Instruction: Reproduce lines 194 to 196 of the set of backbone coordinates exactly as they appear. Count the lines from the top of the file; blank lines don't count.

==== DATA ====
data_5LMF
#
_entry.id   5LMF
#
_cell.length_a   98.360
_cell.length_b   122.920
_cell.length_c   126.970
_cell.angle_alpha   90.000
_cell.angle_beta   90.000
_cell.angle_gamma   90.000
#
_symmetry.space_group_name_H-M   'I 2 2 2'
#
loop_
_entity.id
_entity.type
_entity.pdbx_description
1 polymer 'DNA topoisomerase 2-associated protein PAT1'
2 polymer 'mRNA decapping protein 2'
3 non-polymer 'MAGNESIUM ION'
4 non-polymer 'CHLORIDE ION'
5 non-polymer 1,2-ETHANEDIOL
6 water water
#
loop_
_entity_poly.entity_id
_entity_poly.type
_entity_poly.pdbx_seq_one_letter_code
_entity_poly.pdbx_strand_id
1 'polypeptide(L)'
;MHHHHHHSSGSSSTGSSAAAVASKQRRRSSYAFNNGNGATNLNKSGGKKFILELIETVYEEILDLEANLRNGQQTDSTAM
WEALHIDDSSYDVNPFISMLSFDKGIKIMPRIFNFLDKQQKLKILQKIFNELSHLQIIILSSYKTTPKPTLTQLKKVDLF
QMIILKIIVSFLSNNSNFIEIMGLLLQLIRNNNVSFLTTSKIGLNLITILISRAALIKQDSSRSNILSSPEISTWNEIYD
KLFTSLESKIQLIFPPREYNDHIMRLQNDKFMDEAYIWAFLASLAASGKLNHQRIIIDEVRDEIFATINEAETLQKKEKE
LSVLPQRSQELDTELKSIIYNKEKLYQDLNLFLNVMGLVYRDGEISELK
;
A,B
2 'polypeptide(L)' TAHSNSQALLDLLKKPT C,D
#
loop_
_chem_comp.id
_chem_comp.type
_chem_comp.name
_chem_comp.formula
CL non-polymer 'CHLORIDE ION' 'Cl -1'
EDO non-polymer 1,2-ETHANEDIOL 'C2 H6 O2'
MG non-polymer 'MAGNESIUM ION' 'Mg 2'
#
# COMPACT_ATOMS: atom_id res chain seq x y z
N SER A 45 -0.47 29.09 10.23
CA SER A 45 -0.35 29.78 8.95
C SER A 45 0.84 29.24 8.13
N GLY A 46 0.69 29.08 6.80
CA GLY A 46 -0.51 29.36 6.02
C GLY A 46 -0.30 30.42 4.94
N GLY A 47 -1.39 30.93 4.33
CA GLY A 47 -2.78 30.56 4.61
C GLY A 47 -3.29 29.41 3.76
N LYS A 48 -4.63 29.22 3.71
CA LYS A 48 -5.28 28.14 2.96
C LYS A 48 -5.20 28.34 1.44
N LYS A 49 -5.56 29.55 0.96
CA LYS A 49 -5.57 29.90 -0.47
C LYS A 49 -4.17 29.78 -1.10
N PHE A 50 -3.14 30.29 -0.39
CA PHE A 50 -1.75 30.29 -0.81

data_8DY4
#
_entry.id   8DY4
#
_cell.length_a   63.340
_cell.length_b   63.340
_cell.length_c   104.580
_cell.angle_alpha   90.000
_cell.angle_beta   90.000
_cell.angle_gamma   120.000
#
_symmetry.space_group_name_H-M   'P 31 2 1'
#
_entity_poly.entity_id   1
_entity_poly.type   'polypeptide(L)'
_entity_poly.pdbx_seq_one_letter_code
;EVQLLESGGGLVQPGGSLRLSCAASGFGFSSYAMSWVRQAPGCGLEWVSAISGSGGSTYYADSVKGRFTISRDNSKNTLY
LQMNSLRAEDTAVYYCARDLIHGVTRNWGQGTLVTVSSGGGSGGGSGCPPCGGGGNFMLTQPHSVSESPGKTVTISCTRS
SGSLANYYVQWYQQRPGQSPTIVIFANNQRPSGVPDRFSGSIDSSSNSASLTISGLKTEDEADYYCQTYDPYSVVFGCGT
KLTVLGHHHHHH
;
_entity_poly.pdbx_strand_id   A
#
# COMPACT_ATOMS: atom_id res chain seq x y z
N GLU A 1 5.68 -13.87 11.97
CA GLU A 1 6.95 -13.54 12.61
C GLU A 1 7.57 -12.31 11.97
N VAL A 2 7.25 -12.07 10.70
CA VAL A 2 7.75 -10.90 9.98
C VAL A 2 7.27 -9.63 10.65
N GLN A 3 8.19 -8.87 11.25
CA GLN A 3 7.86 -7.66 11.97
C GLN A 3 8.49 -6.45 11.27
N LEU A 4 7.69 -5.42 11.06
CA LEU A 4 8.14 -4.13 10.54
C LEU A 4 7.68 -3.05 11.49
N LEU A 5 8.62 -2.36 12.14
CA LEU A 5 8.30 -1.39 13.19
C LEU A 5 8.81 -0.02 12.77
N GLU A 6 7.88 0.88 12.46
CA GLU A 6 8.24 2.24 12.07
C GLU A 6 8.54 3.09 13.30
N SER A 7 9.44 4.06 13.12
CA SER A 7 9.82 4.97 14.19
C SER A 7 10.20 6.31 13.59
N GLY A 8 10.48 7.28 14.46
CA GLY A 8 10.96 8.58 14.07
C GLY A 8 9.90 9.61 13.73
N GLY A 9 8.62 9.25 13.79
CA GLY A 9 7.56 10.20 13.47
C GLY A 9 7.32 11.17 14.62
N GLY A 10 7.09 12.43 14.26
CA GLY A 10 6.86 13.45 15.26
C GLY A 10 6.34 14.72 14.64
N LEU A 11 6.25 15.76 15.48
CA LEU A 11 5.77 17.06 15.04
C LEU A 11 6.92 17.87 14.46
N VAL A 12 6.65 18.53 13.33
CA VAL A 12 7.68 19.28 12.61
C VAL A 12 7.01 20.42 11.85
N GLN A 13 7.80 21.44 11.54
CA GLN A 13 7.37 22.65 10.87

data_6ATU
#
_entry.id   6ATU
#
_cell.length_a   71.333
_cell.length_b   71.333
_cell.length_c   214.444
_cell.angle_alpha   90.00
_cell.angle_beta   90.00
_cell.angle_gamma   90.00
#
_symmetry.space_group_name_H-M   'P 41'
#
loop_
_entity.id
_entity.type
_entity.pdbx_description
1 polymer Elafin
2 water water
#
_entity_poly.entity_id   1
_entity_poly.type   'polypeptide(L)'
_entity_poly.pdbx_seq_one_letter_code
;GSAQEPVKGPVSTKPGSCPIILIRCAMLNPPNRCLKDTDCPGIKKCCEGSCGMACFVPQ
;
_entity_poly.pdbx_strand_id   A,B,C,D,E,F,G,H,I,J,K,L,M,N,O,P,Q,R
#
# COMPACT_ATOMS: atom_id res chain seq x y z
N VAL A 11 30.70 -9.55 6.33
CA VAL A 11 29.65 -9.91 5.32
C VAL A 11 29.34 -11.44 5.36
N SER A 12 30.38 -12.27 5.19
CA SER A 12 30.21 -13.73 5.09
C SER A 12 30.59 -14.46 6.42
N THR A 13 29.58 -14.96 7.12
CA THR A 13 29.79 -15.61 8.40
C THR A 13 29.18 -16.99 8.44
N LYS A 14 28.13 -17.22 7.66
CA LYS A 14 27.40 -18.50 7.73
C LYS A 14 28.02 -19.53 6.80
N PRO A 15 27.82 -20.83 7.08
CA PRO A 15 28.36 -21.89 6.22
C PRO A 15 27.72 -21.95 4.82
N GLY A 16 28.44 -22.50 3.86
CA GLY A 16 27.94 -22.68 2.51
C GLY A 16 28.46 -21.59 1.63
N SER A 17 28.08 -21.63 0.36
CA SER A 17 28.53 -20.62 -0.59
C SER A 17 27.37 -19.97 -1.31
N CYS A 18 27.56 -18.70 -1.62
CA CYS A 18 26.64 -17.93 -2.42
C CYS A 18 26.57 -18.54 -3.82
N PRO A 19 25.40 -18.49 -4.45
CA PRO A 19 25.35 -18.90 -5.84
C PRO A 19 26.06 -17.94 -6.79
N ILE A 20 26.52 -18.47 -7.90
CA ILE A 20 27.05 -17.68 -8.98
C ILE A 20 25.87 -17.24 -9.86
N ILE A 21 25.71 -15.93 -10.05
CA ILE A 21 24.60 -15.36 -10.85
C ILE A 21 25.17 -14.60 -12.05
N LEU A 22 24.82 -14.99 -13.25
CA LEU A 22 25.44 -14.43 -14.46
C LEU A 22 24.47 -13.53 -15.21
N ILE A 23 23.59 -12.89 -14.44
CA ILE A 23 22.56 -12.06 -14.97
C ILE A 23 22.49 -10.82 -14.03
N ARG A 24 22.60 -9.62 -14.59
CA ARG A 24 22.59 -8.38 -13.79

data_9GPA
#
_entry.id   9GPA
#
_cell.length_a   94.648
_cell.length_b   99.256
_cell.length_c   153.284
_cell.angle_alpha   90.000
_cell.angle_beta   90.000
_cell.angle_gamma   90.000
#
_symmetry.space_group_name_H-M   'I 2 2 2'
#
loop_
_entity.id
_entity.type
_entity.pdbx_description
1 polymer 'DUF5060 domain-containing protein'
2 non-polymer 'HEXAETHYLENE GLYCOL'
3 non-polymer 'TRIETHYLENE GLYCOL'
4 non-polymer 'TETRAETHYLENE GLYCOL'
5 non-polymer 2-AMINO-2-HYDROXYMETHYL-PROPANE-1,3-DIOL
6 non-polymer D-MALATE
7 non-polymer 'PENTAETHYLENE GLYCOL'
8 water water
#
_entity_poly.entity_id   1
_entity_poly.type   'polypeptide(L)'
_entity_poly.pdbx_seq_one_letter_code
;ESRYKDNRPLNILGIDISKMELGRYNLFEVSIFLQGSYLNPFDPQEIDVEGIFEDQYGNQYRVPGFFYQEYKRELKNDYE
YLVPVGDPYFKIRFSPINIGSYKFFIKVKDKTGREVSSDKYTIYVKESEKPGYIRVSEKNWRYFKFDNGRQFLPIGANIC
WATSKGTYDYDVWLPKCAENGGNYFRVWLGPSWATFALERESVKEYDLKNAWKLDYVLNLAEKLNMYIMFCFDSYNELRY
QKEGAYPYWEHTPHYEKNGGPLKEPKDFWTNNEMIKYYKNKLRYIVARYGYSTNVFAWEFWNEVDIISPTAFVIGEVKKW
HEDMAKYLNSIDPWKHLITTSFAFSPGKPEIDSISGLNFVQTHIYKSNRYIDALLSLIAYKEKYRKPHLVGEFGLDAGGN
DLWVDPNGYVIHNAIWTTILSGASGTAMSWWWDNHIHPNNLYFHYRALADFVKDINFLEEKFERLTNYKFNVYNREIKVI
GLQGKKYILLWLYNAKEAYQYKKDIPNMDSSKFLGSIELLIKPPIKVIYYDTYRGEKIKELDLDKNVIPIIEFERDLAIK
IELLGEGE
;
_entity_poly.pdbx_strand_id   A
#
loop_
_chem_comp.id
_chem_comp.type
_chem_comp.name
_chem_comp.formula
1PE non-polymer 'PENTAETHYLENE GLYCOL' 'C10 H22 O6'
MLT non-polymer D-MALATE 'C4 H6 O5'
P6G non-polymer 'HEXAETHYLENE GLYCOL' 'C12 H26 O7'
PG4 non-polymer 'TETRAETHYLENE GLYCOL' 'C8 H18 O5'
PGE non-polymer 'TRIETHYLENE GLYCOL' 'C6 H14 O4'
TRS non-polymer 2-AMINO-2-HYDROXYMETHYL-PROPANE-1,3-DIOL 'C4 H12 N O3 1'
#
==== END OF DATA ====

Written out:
CA ILE A 23 22.56 -12.06 -14.97
C ILE A 23 22.49 -10.82 -14.03
N ARG A 24 22.60 -9.62 -14.59